Australia sent both men's and women's sides to the Olympics for the first time since 2004, but, alas for Green-and-Gold aficionados, neither could end the nation's wait for an elusive footballing medal.
Both sides had moments that captivated but, unlike the Matildas, there was no bronze-medal match, or even a single knockout fixture, for the men: Coach Graham Arnold's Olyroos were bundled out in bottom place of their group after the opening win against Argentina was followed by back-to-back defeats by Spain and Egypt.
For those who competed in the men's tournament, the preeminent destination now becomes the 2022 World Cup in Qatar. On Wednesday evening -- a week after Brazil were crowned Olympic men's champions -- it was announced that Arnold would be stepping away from his Olyroos duties to focus entirely on the Socceroos and their coming World Cup qualifiers, although Football Australia chief executive James Johnson's comments made clear that this had been the plan all along.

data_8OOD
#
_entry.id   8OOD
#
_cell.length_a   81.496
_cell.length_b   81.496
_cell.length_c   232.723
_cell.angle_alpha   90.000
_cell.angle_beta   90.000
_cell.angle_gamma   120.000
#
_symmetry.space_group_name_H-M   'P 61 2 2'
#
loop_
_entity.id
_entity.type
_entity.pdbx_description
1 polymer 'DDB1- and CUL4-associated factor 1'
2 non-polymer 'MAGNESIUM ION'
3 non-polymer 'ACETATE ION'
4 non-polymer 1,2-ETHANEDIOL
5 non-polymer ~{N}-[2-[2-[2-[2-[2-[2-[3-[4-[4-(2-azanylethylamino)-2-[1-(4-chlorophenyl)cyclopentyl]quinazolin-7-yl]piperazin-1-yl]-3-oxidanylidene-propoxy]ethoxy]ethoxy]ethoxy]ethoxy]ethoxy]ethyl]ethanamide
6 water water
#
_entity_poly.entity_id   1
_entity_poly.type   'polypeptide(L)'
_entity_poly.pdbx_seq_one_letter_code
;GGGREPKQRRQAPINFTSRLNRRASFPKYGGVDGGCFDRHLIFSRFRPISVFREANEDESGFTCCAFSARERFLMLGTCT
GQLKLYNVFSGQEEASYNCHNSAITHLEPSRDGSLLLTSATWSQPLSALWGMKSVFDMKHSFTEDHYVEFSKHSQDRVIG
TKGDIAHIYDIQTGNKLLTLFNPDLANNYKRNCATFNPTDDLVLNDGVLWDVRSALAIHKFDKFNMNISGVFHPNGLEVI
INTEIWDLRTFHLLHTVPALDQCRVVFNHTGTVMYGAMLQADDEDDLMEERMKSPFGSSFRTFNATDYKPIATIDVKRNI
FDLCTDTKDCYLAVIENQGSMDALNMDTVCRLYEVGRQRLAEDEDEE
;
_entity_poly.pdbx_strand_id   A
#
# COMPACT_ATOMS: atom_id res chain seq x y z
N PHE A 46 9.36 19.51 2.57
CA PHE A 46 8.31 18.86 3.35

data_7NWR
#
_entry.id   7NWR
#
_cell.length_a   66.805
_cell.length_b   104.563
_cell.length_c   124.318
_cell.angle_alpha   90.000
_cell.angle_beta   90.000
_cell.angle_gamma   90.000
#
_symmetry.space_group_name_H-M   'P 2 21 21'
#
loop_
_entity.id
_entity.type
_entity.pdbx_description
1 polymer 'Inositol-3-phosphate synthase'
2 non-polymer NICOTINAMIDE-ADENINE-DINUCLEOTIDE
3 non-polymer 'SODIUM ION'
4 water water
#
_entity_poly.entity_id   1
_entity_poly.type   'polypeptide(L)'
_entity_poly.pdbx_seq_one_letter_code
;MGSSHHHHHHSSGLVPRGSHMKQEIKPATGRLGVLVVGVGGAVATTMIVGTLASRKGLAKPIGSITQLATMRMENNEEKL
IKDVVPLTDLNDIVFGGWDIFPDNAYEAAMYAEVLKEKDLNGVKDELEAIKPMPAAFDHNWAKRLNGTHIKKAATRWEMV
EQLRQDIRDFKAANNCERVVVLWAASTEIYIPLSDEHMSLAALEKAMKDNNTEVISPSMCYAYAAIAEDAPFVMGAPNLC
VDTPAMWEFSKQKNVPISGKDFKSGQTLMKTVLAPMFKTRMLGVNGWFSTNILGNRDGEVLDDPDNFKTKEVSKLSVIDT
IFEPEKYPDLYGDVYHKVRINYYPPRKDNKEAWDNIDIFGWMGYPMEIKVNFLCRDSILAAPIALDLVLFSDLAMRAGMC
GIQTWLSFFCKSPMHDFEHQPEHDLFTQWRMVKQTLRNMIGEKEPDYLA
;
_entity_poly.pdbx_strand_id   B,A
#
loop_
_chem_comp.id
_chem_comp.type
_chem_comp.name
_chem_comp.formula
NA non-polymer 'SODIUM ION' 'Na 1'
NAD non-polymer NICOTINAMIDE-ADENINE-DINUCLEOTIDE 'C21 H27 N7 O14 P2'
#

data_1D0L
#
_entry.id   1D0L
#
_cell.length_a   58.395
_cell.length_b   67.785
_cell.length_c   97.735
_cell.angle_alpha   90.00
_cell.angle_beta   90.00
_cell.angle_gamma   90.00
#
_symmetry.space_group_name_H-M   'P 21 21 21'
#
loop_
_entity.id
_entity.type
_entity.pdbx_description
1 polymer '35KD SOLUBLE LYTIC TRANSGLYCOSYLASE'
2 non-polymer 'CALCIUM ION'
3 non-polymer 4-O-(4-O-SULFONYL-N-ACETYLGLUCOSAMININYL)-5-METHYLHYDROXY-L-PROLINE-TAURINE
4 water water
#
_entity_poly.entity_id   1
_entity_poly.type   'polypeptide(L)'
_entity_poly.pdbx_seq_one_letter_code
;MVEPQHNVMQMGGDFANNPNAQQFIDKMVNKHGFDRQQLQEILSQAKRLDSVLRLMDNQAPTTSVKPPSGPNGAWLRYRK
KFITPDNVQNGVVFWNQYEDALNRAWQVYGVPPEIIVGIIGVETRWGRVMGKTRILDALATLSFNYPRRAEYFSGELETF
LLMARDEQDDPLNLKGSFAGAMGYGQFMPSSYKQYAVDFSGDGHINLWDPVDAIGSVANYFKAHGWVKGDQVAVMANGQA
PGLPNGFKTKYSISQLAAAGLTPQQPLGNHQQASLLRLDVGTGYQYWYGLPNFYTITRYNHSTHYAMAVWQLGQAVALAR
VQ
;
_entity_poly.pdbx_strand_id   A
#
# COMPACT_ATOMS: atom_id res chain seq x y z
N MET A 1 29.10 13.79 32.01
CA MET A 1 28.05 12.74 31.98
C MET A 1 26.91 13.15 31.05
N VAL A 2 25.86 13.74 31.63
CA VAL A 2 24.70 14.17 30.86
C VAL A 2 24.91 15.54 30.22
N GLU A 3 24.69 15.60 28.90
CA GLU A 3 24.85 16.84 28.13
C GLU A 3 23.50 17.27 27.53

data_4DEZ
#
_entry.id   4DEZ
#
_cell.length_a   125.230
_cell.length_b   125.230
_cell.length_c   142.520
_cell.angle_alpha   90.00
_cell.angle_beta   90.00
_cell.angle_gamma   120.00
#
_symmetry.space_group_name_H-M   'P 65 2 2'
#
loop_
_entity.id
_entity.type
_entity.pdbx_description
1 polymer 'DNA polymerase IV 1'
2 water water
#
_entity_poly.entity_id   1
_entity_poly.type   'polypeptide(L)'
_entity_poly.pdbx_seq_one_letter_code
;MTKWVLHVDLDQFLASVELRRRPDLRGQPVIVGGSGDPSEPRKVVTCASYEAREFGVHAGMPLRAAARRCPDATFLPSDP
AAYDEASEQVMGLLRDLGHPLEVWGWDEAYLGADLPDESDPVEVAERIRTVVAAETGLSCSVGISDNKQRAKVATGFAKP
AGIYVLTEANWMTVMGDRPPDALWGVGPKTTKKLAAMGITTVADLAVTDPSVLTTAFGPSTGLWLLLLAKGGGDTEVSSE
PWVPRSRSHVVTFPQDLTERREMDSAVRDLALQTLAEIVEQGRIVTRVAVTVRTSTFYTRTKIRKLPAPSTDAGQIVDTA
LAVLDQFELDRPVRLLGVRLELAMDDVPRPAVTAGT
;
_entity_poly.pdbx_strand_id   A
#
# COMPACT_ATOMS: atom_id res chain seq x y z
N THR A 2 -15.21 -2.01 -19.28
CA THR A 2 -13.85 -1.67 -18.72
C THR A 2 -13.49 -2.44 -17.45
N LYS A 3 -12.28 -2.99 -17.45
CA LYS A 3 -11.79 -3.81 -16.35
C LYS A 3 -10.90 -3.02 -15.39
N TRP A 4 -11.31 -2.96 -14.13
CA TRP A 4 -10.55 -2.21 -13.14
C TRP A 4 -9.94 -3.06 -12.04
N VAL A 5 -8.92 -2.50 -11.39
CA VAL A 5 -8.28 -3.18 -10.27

"We would like to place on record our thanks to Arnold and his staff for their enormous contribution to the Olyroos program over the past three years," Johnson said. "Through their passion for Australian football and commitment to Australian kids, Graham and his staff took on the Olyroos in addition to their roles with the Socceroos, with the aim of helping to develop Australia's elite player depth and to return Australia to the Olympic Games in Tokyo. Having achieved both goals, Graham and his staff will now place their full focus on guiding the Socceroos to next year's FIFA World Cup, as was always the plan post-Games."